Mostarda di #Allotment

Glistening in righteous expensiveness in the upper-crust supermarkets, lives Mostarda di Cremona. What we can buy, while still the genuine article, is the lower end of the range. It’s a strange substance, candied fruit preserved ¬†in a mustard syrup. The Real Thing is split by region (there are many Mostardas) and also by specified fruit. You’d choose the one to go with your cheese or cold meat, like we would make a choice between quince or cranberry or mint jelly. It’s as much texture as flavour, some are chopped small and are more like an old English chutney, but I like the ones that look like a box of Newberry Fruits tipped into a bottle of glycerine.

When we were making Courgette and Pineapple jam, I loved the crispness of the courgette pieces in among the clear syrup, and I thought then that I’d have a go at a Courgette Cremona. Starting to research recipes, I discovered what my main problem would be. Authentic Mostardas are flavoured with mustard essential oil, which you can get in Italy but not here. There were compromise versions with dry mustard powder dissolved into the liquid, or spice bags filled with mustard seed boiled up with the fruit, but I was stomping my Ickle Foot of Tantrum. Why can’t I get it here? My Indian cookery books all talk about mustard oil with gay abandon, surely I could find it in Sheffield.

And I did, sort of. Mustard oil IS sold in Indian shops, in with the almond oil and hair tonics. It has “For External Use Only” written on the labels in bright red letters. Apparently under EU regulations it can’t be sold as a foodstuff, as it has a high amount of erucic acid. But they haven’t put anything in it to make it unusable, just a label saying Ooooh, Aren’t You Naughty. There’s a wonderfully tactful explanation on the Spices of India website. I wasn’t sure what the mustardy strength of my massage oil/hair tonic would be compared to this mythical Italian essential oil, so we took it slowly and tasted as we went.

Following the original jam recipe, I put 2 lbs of peeled and degorged courgettes, green and yellow, into a bowl and added about 1.5 lbs of caster sugar. I’d found that to be incredibly sweet when I made it before, so this time I added 2 fl oz lime juice as well. Stirred it up well, and left it overnight. The sugar brings out the juice, crisping up the courgette and also making a clear syrup. The idea is that now you boil the mixture, and it turns into jam. I wanted to stop partway through that process, while there was still plenty of liquid. It took a while to get there, but eventually I had some nicely candied courgette in hot syrup. I added a small tub of glace cherries (rinsed), 4 oz diced peel (not the regular industrial mixed peel, some candied citron, orange and lemon peel strips cut to the same size as the courgette), and simmered that for just a few minutes to meld it all in.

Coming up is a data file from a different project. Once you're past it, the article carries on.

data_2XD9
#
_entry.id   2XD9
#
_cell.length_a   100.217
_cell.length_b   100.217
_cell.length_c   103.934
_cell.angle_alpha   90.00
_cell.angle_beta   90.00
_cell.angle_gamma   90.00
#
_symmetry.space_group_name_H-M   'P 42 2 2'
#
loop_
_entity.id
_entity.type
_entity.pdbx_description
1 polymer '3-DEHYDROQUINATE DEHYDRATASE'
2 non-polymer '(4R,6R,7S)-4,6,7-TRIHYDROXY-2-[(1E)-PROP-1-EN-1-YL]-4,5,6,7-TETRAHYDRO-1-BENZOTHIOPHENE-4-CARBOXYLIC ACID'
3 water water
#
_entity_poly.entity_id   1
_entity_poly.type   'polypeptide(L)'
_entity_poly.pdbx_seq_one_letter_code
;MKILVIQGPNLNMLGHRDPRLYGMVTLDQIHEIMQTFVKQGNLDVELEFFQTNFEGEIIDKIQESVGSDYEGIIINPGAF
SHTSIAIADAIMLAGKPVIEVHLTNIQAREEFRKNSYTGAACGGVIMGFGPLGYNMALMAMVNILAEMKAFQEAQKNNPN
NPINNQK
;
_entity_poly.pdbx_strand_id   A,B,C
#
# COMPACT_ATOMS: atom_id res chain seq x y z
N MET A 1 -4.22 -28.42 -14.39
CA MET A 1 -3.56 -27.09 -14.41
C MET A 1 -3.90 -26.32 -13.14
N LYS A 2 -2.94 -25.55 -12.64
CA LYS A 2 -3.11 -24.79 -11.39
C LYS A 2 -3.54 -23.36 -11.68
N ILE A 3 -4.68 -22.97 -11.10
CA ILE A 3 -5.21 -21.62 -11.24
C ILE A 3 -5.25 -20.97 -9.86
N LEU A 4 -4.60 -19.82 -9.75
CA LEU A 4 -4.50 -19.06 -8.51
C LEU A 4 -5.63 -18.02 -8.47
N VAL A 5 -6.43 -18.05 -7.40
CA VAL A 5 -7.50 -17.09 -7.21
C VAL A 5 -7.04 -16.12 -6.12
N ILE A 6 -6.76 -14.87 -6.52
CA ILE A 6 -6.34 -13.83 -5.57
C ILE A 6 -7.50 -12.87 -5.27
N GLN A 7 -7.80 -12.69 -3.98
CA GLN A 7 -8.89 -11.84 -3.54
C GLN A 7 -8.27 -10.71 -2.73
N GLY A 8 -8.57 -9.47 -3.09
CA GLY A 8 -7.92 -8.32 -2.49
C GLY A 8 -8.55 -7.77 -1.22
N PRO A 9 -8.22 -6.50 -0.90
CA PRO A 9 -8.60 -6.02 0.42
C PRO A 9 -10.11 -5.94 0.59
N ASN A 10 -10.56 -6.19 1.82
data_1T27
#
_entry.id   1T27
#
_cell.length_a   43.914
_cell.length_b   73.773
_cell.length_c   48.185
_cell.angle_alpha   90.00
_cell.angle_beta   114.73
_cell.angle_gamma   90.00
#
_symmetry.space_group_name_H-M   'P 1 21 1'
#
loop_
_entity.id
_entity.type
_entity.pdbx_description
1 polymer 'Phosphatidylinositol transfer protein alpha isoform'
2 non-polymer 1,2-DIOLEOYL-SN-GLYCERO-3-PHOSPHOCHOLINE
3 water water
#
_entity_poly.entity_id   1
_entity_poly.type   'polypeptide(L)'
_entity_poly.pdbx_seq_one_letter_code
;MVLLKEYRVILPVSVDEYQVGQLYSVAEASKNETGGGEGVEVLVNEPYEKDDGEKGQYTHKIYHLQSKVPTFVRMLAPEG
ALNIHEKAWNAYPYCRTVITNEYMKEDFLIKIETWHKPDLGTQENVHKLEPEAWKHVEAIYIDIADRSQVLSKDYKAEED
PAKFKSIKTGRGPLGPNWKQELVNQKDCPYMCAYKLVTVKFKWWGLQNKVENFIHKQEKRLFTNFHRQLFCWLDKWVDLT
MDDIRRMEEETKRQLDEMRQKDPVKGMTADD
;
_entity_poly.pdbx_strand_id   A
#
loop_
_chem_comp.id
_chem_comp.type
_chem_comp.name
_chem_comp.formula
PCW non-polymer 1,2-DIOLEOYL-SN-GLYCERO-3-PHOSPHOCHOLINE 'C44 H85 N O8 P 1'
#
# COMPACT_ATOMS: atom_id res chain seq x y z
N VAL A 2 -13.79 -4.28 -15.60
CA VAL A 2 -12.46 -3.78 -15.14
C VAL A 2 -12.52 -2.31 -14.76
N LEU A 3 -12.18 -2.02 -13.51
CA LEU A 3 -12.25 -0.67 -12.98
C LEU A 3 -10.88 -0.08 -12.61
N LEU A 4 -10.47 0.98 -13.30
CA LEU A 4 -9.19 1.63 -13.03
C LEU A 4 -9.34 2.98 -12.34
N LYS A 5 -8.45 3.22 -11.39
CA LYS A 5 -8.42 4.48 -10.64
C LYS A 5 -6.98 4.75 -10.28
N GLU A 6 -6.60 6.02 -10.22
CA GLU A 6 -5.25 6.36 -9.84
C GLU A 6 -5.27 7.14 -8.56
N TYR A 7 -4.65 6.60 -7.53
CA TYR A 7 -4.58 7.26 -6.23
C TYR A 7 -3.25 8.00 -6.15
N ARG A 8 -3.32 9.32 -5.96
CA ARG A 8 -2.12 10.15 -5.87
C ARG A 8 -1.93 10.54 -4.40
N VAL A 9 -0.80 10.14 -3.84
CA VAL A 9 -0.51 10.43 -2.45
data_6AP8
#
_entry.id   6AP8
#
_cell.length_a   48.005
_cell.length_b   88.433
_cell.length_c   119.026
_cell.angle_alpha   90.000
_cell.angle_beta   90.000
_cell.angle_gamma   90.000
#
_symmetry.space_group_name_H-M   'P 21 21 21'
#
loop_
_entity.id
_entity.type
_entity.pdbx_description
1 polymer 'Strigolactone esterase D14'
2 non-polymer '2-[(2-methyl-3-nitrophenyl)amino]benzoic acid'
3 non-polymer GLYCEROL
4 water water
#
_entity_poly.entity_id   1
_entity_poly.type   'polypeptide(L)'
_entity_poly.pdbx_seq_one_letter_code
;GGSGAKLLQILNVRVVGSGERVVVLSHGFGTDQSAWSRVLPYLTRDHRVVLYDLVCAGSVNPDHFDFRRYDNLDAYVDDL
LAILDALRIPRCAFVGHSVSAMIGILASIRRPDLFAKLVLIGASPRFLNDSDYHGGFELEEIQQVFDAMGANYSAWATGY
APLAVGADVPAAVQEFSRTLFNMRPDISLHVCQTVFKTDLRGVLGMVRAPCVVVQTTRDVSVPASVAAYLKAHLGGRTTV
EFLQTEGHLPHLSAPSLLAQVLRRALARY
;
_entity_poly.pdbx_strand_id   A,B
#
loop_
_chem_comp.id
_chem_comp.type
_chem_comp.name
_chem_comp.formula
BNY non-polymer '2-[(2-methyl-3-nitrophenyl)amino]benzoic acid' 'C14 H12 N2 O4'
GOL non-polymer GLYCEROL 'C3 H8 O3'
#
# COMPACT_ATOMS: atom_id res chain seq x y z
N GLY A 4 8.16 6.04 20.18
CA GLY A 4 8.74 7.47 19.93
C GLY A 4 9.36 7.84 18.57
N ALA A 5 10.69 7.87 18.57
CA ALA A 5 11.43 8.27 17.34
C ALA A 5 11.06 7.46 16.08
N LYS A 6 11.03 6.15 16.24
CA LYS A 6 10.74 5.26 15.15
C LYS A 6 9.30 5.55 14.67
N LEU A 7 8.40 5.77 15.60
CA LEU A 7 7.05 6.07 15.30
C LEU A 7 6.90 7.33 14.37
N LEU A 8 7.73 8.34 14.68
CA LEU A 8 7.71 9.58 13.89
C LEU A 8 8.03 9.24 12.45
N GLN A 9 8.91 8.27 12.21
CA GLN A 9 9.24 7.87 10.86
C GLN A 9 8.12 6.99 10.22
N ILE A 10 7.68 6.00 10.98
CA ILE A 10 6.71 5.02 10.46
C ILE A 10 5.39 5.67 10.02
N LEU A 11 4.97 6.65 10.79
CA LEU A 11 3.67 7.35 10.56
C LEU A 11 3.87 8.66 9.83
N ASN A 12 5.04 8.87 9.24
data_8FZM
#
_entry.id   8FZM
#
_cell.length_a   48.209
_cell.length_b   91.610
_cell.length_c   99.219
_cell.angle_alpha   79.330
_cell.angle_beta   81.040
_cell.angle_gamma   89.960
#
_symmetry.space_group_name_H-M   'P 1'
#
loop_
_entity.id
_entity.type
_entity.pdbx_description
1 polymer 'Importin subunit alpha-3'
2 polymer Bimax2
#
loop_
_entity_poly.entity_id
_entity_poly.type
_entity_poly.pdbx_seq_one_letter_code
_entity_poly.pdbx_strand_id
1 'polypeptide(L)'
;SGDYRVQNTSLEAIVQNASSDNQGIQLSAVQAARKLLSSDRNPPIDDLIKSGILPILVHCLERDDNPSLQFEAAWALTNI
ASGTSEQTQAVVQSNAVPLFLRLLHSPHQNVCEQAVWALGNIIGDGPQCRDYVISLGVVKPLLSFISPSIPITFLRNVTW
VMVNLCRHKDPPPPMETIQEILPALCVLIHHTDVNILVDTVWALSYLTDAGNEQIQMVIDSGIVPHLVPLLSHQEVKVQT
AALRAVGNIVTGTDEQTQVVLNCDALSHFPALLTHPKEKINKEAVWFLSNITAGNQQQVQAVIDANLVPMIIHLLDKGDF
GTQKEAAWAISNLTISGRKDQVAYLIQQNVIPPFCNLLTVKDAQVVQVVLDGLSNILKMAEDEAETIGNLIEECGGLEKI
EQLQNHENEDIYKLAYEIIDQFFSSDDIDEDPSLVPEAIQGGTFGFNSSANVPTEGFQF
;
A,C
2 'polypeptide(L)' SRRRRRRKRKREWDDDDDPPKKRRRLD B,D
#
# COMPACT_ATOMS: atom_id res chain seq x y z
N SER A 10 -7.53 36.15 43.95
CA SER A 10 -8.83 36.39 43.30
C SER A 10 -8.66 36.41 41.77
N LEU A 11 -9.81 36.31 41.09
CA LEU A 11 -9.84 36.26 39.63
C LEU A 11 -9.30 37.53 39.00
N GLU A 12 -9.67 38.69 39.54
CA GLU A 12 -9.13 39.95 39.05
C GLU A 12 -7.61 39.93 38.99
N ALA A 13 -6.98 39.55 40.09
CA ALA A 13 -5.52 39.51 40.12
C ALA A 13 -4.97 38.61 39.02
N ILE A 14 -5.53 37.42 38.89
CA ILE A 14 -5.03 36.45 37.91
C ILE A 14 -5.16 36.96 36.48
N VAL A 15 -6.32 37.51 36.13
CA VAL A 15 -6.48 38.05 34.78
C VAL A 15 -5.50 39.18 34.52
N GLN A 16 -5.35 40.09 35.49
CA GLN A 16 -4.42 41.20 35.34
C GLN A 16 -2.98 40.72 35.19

Now came the tricksy bit. The one thing I did know about mustard oil from my reading is that it is pungent in the bottle, but loses that and becomes sweet when you heat it. Fair play, regular made-up mustard does that too. So I didn’t want to heat it too much when mixing it in with the syrup, but I did want to get it emulsified before anything started to caramelise.

I waited until the syrup was warm enough to stick a finger into, and added 1 fl oz mustard oil. It tasted fine, sweet and slightly warming, but not anywhere near a full mustard hit. The mixture didn’t separate, though. Let it cool down a bit more, taste again, add some more oil. Over the course of a couple of hours I added 4 fl oz in total. The syrup is tangy rather than hot, certainly not piccalilli strength. It made a 1-litre jarful, and it looks beautiful. The light colours of the courgettes are set off by the deeper yellows and oranges of the peel, and the scattered bright red of the cherries. I was concerned that the syrup and oil would separate when it cooled thoroughly, but it doesn’t seem to have yet. Which means the mustard oil is slowly finding its way into the fruit …